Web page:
Hey folks! Back with some good news on the creative writing front. A few weeks ago, I was given a bit of a reprieve when I took a step back from my responsibilities as Communications Manager with my friend’s startup company (Green Water Solution). As you may recall, they are the makers of the the ReFlow grey-water recycling toilette, a device that turns your bath water into toilet water to save about 40% of fresh water consumption.
And after two successful media blitz’s, I told the boss man I would like to step back and relegate myself to helping instead of being in charge. This I did largely because it was cutting into my article writing and teaching, which he totally understood. And with some of the time it freed up, I managed to get a little work done on my two biggest writing projects – Reciprocity and Oscar Mike.
In the case of the former, this involved ironing out the plot, selecting an antagonist, and finishing off the first five chapters. In the case of the latter, it meant polishing off a few chapters, and doing some research into where the third and fourth book in the series will go. The credit for this plot-related research goes to a newfound friend, Laurie Snyder.
After joining a Facebook discussion group called “Faith or Fact”, we got into a discussion and I noticed she was with the USAF and served in Colorado Springs. This is a location I was considering for the plot of the third book, so naturally I started asking questions about the armed forces and what life is like where she serves. What she revealed to me was most interesting!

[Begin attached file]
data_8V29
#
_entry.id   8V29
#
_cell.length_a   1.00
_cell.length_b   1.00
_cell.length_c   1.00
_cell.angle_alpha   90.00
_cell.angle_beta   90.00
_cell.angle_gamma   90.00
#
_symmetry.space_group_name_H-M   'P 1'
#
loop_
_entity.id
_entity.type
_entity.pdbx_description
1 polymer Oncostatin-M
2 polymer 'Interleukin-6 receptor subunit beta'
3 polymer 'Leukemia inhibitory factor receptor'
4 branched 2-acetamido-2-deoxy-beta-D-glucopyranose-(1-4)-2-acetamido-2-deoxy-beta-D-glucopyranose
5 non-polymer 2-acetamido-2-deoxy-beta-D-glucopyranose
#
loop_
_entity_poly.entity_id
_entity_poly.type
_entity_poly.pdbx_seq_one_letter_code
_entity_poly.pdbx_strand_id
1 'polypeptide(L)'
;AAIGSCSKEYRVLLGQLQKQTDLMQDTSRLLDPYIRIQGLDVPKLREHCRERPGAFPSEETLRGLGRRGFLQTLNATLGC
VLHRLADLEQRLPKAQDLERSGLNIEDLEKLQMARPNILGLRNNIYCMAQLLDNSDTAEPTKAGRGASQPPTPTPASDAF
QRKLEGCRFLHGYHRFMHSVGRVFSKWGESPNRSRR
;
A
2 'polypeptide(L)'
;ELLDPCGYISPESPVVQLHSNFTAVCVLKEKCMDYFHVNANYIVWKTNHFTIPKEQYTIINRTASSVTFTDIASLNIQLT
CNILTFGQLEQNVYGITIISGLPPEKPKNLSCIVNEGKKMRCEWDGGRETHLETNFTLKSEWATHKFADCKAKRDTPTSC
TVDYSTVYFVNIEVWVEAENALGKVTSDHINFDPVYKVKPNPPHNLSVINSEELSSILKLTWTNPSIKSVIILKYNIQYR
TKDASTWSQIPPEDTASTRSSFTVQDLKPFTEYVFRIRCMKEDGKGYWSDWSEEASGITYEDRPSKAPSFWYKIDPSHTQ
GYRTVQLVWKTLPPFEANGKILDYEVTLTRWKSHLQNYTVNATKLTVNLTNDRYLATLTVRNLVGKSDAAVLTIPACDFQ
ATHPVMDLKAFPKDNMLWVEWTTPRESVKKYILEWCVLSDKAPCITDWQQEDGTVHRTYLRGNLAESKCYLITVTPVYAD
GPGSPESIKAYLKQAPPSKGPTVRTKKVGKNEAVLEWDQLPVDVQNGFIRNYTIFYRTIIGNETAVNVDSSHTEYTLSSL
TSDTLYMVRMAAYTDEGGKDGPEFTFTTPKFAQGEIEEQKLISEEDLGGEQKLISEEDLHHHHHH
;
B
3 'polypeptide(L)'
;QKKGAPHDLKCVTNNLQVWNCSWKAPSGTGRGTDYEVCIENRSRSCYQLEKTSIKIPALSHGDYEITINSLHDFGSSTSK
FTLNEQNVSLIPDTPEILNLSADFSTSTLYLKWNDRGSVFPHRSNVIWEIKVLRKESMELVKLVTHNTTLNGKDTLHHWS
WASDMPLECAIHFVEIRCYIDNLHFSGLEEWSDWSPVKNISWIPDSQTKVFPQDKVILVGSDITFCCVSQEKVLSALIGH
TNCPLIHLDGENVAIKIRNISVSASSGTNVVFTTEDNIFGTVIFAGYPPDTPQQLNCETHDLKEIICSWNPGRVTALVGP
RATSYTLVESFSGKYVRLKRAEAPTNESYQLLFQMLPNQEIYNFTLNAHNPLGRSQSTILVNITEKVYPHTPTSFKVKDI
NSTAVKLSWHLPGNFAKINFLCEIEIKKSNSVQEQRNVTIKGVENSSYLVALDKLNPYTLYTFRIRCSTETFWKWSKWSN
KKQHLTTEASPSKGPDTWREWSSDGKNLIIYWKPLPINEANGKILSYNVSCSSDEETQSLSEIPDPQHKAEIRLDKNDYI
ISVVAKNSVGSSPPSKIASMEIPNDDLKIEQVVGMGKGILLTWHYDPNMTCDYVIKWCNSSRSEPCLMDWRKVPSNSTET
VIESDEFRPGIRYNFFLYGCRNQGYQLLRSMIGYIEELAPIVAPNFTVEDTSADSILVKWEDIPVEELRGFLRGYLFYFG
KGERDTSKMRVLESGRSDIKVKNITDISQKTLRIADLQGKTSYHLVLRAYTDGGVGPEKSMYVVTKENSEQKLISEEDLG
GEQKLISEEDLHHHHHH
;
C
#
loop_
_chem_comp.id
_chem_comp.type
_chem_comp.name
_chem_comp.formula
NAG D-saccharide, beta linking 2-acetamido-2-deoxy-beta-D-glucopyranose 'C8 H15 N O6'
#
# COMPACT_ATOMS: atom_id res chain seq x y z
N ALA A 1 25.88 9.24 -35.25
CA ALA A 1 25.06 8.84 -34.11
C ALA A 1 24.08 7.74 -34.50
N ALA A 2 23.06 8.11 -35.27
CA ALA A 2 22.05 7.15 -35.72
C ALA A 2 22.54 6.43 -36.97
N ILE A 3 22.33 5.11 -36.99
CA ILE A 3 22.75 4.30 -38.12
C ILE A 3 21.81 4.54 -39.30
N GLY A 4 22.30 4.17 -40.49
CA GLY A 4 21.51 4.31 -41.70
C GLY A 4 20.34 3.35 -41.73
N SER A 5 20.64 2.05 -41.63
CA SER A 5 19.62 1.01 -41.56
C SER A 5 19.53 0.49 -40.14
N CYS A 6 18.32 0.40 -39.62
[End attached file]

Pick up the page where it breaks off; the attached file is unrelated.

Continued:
Not only is Colorado Springs home to several major airbases, it is also not far from the Cheyenne Mountain Complex. For those of you who didn’t grow up during the Cold War, see Terminator 3, or watch Star Gate, perhaps some explanations are necessary. Cheyenne Mountain is the site the military installation and nuclear bunker that served as the nerve center for NORAD (the North American Aerospace Defense Command) during the Cold War, as well as numerous other defense and emergency services today.
The reason I thought this location might be useful to the plot of Oscar Mike is because of it’s proximity to New Mexico, where the series has been taking place so far. I knew that there were military bases in this city, but when she told me about Cheyenne Mountain, I seriously needed to slap myself upside the head! ***Spoilers ahead, so if you’re planning on reading Oscar Mike, you might want to tune out now…***
Basically, I decided that for a third story-twist, the Rattlesnakes (i.e. the main characters of the story) would come into some frightening information about how the zombies migrate and the likelihood that they’d be moving north – through New Mexico and the American Southwest – in the near future. However, this information also came with an upside, in that the people who knew of this had also found a potential weakness to the zombies.
For years, military scientists had been working to discern a means of taking out zombie hordes that would not pose a significant risk to civilians. Being such a terrible pandemic, which turned every populated area into a battleground between infected and uninfected, they knew that any weapon of mass destruction – i.e. chemical, biological, nuclear, or incendiary – would cause massive collateral damage and civilian casualties.